She is anything but weak - her strength is everlasting BUT her options are not.
She has endured every type of chemotherapy and radiation known to man and the result: the cancer is angrier than ever.
All thoughts and prayers would be greatly appreciated.
I, too, had a lumpectomy and radiation. I just had my two year anniversary and I still feel alone sometimes. But, it’s one day at a time, one foot in front of the other. Keep going. You can do it and you will do it. Please know that there are thousands of us out here who have read your story and are sending you love and strength right now – really.
I am writing in behalf of my wife and best friend Karen. She wants no special treatment even though she is now going through breast cancer for the 4th time in under 6 years. Stop and think about that. Surgeries, chemo, radiation, tests, and Dr. visits almost continually for 6 years. And she remains an advocate for BC in our community, attending fund raisers and support groups to be a role model for others. Never thinking she can use the support herself.
Sure, Karen would love to be like many others we've met in our "cancer travels", get diagnosed, maybe have surgery, some chemo, and possibly radiation treatment and then be cured. Too bad, Karen says, "I sure haven't gone about this the easy way!" She calls herself "a high maintenance woman." Not like some women in other ways. Hair, nails, fine clothing etc.... Olny through her constant cancer treatment. But guess what, Karen is still here!!! She rarely complains and is living her life like every day really matters, with a huge emphasis on family. Especially the light of her eye our beautiful little granddaughter Jaelynn!
So whatever your story, don't give up. Life is a precious gift. Live every day to it's fullest. Sure you will encounter some bumps in the road. Cancer is an evil monster. We almost all knew someone that has lost their battle to cancer. But with faith, a positive attitude, good Dr's., and the latest treatments, you can live a very productive after cancer life for many years!!!
My mom got diagnosed with inflammatory breast cancer. She was going to be 50. We had an awsome party for her. Months to follow were very difficult, she was in a lot of pain daily. With 8 treatments of chemo, finally ready for the surgery. You see inflammatory breast cancer is very rare and extremely aggressive, so chemo was necessary before surgery. Less than a month after surgery, before radiation could be done,the cancer returned. She underwent another round of chemo, and before her second round, at 51,she had a blood clot that went to her lungs and a few hrs later, my mom, my world, was gone:'( I watched her take her last breath as she waited for me to pass. Feb 8, 2004. Everyday, almost 9 yrs later I can't get passed the fact that she's gone. There isn't a day that I don't feel like she's just going to walk through the door. I miss u so much mom!!!!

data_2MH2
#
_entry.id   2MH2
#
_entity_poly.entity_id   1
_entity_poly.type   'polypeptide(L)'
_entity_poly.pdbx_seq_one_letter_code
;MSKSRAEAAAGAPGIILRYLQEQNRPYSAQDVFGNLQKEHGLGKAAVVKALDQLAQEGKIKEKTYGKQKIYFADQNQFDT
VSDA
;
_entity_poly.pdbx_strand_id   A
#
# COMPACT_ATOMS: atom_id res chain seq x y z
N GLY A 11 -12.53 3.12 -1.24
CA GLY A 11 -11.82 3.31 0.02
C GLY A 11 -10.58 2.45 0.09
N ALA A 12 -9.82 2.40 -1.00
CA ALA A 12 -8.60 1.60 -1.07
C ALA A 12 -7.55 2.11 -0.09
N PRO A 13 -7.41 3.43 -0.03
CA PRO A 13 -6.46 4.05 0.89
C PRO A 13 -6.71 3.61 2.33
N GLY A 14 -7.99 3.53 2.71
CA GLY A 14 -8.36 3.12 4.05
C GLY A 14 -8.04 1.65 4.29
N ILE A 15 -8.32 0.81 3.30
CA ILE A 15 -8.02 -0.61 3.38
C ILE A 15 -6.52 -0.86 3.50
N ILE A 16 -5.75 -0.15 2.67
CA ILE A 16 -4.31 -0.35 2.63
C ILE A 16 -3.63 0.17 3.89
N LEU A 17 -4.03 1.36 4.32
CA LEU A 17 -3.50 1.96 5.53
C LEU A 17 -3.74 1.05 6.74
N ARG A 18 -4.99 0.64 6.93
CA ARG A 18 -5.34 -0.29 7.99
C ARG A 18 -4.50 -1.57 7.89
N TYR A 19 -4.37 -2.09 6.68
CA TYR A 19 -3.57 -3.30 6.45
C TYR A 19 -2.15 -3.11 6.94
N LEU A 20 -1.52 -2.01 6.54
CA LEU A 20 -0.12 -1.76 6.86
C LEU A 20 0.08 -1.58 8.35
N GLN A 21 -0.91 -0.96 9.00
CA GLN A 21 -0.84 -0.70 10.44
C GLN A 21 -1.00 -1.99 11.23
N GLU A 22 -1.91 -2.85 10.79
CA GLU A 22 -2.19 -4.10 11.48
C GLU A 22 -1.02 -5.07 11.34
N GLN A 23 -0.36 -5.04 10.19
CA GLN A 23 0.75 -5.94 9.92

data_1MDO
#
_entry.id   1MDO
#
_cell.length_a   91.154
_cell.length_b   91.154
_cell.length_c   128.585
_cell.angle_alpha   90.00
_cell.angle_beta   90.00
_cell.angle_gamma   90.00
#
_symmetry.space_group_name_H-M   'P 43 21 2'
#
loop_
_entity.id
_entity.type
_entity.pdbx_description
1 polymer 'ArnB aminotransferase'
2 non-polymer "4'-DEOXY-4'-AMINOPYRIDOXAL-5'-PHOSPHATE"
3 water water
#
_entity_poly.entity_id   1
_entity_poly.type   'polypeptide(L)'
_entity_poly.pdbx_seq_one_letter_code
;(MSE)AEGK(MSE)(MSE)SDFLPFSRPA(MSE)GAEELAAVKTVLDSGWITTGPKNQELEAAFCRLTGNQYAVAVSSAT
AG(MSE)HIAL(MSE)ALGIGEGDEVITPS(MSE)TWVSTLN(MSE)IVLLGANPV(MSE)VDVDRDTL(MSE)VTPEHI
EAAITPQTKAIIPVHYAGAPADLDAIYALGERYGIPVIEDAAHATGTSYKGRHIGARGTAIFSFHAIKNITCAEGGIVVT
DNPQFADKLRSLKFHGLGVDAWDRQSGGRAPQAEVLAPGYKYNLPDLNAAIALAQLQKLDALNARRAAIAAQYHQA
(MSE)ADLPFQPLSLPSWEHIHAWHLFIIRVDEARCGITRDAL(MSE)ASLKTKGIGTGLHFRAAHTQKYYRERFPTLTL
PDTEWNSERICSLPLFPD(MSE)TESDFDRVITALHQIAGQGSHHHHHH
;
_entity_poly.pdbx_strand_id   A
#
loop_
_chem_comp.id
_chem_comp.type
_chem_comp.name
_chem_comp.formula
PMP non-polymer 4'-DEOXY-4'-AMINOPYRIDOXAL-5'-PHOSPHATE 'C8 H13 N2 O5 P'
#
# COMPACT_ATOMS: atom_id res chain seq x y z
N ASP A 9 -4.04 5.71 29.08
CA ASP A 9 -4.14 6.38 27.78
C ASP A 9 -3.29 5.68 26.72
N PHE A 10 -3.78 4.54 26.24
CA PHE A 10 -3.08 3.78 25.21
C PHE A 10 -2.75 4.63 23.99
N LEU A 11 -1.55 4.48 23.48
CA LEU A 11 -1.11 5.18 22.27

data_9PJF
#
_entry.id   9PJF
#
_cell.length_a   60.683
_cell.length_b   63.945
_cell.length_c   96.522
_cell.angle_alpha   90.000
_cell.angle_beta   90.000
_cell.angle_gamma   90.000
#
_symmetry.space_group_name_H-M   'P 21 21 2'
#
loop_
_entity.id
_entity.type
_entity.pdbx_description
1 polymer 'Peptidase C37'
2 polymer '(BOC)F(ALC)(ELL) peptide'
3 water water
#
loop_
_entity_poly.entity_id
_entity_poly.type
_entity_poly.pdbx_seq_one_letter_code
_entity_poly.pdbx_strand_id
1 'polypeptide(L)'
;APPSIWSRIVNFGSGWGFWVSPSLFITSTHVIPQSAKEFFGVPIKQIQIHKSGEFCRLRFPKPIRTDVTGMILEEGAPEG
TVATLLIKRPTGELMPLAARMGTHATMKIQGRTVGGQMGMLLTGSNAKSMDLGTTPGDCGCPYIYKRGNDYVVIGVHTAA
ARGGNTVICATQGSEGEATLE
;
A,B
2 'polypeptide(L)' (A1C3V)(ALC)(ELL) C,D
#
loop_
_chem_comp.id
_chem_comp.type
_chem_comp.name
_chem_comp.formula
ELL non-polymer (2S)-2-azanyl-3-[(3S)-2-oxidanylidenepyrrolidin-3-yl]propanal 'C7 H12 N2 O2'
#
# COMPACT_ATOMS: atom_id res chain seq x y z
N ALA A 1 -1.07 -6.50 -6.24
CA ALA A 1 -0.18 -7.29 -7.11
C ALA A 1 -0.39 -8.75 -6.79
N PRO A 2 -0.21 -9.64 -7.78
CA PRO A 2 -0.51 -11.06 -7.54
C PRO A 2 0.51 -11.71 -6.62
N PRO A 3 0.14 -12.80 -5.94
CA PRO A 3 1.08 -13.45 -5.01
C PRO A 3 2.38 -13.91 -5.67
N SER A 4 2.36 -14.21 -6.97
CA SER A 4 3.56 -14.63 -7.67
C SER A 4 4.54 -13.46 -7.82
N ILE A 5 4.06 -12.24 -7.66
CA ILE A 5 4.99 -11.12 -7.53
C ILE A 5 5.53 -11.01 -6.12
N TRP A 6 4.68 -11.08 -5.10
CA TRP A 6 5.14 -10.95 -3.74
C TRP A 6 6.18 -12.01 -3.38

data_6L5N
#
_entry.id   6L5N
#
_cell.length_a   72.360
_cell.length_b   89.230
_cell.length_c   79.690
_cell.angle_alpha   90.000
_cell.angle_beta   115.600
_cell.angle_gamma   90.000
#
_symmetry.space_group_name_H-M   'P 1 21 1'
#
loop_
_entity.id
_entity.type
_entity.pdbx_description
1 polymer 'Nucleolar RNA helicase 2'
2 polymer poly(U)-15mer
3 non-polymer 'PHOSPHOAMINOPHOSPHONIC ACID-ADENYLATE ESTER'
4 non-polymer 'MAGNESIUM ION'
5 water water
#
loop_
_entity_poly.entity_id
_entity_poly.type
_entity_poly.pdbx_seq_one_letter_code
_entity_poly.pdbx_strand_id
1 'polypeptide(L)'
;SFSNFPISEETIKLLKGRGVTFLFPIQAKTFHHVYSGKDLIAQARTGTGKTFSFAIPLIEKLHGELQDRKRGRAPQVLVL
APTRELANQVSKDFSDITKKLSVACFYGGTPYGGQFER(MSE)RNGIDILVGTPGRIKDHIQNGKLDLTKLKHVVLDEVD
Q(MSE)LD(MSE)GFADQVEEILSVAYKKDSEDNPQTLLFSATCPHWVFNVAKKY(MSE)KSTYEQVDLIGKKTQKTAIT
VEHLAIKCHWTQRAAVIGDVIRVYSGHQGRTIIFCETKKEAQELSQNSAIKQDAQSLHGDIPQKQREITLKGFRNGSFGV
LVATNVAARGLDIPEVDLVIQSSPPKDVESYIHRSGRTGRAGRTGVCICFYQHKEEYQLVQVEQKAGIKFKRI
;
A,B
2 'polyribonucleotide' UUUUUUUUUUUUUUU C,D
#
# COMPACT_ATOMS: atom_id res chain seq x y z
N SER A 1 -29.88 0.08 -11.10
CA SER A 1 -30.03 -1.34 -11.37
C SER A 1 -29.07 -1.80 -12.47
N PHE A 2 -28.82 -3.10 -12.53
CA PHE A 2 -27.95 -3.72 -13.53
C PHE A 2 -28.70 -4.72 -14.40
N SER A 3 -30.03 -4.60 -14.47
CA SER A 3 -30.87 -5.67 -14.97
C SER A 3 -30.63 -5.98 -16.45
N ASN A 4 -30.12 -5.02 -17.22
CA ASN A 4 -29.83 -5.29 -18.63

Don't ever give up!!! Remember that there are many of us out here praying for your recovery. The shock of getting the news that you have breast cancer (as I did this past August when I was in the States on business) and then the surgery and follow-up of waiting for news of chemo, radiation, hormone therapy,etc, were, for me, the most difficult part. With that behind me I am determined to be as strong as those women whose stories I read here.
We are STRONG WOMEN and we WILL SURVIVE! Cancer can slow us down for a while but it can never STOP us. Everyday is a day of victory over the disease. Never forget that SO celebrate each day and enjoy all the beauty that surrounds you in so many areas. You have my prayerful support! (I returned here Nov 14th)
Life isn't about waiting for the storm to pass.
It's about learning to dance in the rain.
I found my lump by chance when I felt something along my bra band line under my breast. My heart just sunk, and I was in disbelief that my worst fear was now happening to me. I reacted fast and two days later I got in for a mammogram followed by an ultrasound. My 2cm. lump did not show up on the mammogram images and it was thought to be just a cyst, but I insisted on a needle biopsy right then and there. 2 days later, I received the call from my doctor. I'm 41 and I have breast cancer... I was numb; all I can think about is my son and now had to tell my husband who just totally broke down in tears.
I met with my surgeon who told me that I have a rare and aggressive form of cancer, Triple Negative Breast Cancer that doesn't respond to hormone therapy. I knew I was in for a fight and had to be strong and stay focused. I was Stage 2 with no node invoIvement. I opted for a lumpectomy, followed by an intense cocktail chemotherapy every other week for 3½ months and then 33 radiation treatments.
Nearing the end of my treatments I felt lost, life after cancer treatments is a lot harder than when i was going through it. I've been struggling some... the life I once had, there's no going back to... so many changes that I had to learn to cope with. Fatigue, diet, lifestyle changes and chemo brain has been challenging affecting my quality of life. I turned to a local cancer wellness center for support, trying to figure out my new "normal" and live again. I am now a 3 year survivor! LIVE LIFE!